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Yesterday I came across this poem that really put into words many of the feelings that have consumed me since I left treatment close to two years ago. I know that I am on the path to recovery from my eating disorder and that I TRULY want to be better, but there are parts of me that ache all the time. I hurt because I am constantly fighting against a disease that is so deeply embedded inside of me, as well as society, that wherever I turn I am reminded of it. From breakfast, to lunch, to dinner… it plagues me. I mean who can say that food makes them “anxious” without feeling somewhat ostracized? Food is nourishment and is an integral part of sustaining a healthy mind/body, but honestly since it’s been my worst enemy for so long I am having a difficult time transitioning back to a normal relationship with it.

I recognize that most people will never understand me, and I wouldn’t wish upon anyone the painful task of spending 5 minutes inside of my head, but I can’t help, but be grateful for the poem above. It reassures me that I am not alone and that it’s okay that I’m still fighting even though I’ve been dealing with this disease for a few years now… It’s a marathon, not a sprint (so cliche I know), but the greatest things in life take time and I WILL be better in the long run.

I truly hope that this poem helps some of you as well. I know that it hurts, but we just have to keep fighting. Happy Tuesday 🙂

Let’s Stop “Shaming” Once & For All.

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Being overwhelmed, and even debilitated, by guilt is how I often describe what it feels like to have an eating disorder. I’m my own harshest critic and when I was fully engrossed by my ED guilt consumed my every thought. From disappointing my loved ones, to not exercising enough, to eating too much or even the “wrong thing”… I always blamed myself and felt, what I thought was, outright guilty. I never really understood why this emotion was such a dominant part of my life, but I came across a very interesting article the other day that is helping me to comprehend where this emotion emerged from and… more specifically that I wasn’t actually an individual filled with guilt all of these years, but one consumed by shame 😦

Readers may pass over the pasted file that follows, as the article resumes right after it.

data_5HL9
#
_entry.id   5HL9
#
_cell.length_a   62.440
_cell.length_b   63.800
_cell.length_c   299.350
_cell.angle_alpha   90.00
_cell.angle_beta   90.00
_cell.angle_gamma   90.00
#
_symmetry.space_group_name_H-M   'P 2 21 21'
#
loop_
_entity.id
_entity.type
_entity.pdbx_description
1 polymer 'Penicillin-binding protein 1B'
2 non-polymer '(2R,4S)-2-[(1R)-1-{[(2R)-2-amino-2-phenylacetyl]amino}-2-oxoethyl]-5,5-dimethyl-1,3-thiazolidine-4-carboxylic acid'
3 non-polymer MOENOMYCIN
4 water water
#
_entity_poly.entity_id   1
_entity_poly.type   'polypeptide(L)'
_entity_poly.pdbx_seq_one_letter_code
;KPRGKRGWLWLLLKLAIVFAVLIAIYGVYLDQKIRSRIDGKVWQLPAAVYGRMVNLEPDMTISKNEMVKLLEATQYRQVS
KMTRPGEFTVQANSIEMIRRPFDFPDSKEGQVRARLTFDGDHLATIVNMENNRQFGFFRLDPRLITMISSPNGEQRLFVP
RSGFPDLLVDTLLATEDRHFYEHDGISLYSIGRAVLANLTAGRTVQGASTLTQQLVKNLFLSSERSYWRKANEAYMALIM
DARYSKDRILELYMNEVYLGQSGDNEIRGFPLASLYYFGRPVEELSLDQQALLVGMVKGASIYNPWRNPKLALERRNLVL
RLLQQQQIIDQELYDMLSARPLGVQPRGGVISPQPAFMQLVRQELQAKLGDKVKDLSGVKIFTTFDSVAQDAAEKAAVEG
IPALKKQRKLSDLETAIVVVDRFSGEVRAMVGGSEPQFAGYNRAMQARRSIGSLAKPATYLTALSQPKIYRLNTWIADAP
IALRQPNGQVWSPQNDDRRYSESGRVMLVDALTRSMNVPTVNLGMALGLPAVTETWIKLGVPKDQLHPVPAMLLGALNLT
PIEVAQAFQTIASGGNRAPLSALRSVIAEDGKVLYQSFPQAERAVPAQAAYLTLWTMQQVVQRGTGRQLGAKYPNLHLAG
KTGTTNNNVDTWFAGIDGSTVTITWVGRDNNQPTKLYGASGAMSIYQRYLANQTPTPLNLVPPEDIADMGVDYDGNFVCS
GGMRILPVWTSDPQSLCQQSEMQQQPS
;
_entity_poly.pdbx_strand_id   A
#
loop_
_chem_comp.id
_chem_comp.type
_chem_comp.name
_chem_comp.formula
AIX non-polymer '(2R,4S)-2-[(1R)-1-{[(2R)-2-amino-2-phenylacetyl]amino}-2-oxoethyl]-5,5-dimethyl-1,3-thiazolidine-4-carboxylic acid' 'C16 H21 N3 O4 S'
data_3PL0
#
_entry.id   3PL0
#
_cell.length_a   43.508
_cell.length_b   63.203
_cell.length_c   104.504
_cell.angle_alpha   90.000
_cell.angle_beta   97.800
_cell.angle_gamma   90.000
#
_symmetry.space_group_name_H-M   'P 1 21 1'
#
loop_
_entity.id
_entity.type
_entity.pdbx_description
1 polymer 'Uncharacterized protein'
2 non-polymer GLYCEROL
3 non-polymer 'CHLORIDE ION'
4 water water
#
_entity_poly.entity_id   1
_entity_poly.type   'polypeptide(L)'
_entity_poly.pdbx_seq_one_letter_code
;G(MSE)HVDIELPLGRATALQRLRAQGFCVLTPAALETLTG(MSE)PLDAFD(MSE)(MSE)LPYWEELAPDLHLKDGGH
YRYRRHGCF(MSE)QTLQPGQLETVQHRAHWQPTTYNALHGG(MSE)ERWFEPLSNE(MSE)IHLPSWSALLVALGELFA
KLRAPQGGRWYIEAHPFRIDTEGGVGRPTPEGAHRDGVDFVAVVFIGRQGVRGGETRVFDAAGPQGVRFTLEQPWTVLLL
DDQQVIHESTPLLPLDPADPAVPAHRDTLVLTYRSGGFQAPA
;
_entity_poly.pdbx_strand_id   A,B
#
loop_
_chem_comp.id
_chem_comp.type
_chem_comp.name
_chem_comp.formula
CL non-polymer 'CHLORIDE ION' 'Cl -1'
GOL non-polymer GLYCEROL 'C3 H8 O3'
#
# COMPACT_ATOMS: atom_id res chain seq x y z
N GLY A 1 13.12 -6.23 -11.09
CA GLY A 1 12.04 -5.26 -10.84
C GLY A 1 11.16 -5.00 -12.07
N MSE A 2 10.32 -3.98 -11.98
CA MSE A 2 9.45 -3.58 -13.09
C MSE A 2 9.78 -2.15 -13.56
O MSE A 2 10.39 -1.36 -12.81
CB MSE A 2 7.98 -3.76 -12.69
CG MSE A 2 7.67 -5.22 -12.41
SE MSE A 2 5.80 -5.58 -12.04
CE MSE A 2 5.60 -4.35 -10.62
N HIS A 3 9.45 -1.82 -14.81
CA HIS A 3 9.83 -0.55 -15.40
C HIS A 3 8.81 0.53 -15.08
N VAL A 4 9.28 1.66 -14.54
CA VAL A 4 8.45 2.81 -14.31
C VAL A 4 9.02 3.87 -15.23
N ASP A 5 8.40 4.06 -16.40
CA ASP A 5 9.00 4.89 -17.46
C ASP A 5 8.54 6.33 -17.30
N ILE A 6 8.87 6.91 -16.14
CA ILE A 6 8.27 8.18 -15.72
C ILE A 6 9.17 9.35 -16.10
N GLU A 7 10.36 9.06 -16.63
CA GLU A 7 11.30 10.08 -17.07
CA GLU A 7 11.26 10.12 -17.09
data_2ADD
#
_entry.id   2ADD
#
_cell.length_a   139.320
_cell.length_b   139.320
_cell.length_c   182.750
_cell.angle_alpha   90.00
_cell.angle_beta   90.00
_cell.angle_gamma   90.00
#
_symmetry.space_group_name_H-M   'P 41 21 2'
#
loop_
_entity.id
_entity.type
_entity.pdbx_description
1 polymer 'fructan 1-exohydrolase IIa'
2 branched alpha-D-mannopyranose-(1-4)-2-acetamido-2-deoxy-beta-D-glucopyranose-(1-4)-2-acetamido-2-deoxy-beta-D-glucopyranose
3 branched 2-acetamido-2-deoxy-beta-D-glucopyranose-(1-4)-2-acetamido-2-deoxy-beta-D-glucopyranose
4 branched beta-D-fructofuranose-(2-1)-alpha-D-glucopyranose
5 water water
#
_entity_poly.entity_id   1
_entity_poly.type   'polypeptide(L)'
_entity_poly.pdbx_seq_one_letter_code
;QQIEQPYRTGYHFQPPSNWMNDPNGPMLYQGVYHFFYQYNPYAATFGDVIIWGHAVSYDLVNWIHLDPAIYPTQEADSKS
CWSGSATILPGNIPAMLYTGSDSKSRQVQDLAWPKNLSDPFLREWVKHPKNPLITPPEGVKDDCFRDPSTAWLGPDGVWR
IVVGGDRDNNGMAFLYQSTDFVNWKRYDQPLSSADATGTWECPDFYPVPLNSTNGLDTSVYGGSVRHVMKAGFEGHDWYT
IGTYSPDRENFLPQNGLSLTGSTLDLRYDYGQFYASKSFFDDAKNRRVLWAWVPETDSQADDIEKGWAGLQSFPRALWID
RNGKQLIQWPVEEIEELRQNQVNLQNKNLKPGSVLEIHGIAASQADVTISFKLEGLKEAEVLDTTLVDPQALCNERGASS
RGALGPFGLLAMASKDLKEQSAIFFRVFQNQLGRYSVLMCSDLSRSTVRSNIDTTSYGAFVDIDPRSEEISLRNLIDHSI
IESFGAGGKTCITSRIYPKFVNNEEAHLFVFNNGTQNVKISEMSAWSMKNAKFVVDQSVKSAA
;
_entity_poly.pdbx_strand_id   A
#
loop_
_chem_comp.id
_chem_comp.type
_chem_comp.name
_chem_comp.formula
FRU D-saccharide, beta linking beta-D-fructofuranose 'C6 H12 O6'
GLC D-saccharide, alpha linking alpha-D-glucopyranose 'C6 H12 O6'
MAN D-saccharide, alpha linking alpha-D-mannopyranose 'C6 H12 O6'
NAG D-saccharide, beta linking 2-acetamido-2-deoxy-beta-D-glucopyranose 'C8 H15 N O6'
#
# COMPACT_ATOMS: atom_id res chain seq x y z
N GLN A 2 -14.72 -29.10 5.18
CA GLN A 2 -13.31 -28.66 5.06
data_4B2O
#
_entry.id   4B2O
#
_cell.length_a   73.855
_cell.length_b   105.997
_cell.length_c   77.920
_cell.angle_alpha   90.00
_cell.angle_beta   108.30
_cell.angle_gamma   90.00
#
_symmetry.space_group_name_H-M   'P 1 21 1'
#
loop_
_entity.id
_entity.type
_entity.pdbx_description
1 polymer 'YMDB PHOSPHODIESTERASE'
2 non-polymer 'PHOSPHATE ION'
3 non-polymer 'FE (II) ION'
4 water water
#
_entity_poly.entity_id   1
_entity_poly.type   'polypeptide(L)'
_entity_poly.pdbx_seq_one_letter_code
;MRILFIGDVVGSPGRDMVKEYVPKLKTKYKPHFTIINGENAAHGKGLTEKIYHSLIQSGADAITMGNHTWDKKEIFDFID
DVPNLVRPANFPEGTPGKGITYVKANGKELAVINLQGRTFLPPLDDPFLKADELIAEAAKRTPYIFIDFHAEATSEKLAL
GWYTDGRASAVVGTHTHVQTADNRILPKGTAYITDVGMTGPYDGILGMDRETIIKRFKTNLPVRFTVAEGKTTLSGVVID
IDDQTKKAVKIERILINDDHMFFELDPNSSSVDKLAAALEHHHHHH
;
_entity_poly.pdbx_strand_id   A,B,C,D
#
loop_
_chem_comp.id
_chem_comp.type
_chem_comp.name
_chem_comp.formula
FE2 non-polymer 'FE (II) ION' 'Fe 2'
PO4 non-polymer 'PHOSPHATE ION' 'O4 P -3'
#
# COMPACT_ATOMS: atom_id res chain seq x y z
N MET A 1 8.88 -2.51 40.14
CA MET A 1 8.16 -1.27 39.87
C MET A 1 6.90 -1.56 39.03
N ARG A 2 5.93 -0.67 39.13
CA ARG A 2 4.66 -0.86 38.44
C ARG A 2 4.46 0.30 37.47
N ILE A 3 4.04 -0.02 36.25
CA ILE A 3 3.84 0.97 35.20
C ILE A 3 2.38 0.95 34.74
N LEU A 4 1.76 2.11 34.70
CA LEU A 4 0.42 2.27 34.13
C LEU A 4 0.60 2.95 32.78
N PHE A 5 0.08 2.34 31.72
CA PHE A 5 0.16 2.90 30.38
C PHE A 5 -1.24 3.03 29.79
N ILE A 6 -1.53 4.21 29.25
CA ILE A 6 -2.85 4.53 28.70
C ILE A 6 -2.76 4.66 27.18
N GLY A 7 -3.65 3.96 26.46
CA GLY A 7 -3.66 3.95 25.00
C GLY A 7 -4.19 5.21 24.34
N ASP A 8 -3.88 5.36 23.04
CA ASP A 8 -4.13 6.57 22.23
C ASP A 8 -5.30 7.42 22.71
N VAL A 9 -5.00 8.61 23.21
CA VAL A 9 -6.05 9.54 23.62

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“Shame In Today’s Society: What It Means, And Why It Absolutely Needs To Stop” by Stephanie Castillo for Medical Daily highlights how our culture has become one that is obsessed with “shaming.” Castillo argues that we must put an end to this behavior immediately. One of the most eye opening parts of this article, for me based on my own personal emotions, is when Castillo distinguishes the difference between guilt and shame. After reading her piece I finally understood that I wasn’t simply engrossed by guilt while in my ED, but I was consumed by a feeling significantly more powerful and damaging : shame. In order to clarify the difference between shame and guilt Castillo references June Tangney, author of Shame in the Therapy Hour, who has found that when a person feels guilty they, they say, “I did a bad thing.” When they feel shame, they say, “I am a bad person for having done that.”

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Holy shit was that eye opening for me. From now on I will never define my emotions as guilty ones because they are in fact those of shame. My ED thoughts correlate directly with our society’s need to shame one another based on being “too thin,” “too fat,” “too slutty,” “too prude” etc. and as a result of this I have been relentlessly “fat shaming” myself for the past couple of years. From “fat shaming” to “thin shaming” NO ONE deserves to feel defective, impaired, or wounded, which shame will always cause…and which I can truly testify to…we all just need to

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The antidote, according to Brene Brown, a renowned shame researcher is empathy. “If you put shame in a Petri dish, it needs three things to grow exponentially: secrecy, silence, and judgment,” she said. “If you put the same amount of shame in a Petri dish and douse it with empathy, it can’t survive. The two most powerful words when we’re [struggling]: me too.”

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Dr. Ramani Durvasula, a clinical psychologist and professor of psychology at California State in Los Angeles added: “The changes we need to see are more realistic media images, [starting to] value women for their minds and accomplishments, and raise public awareness of these eating disorders, and their depth and impact. Change can begin one woman at a time. And instead of shaming each other, we can support ourselves instead.”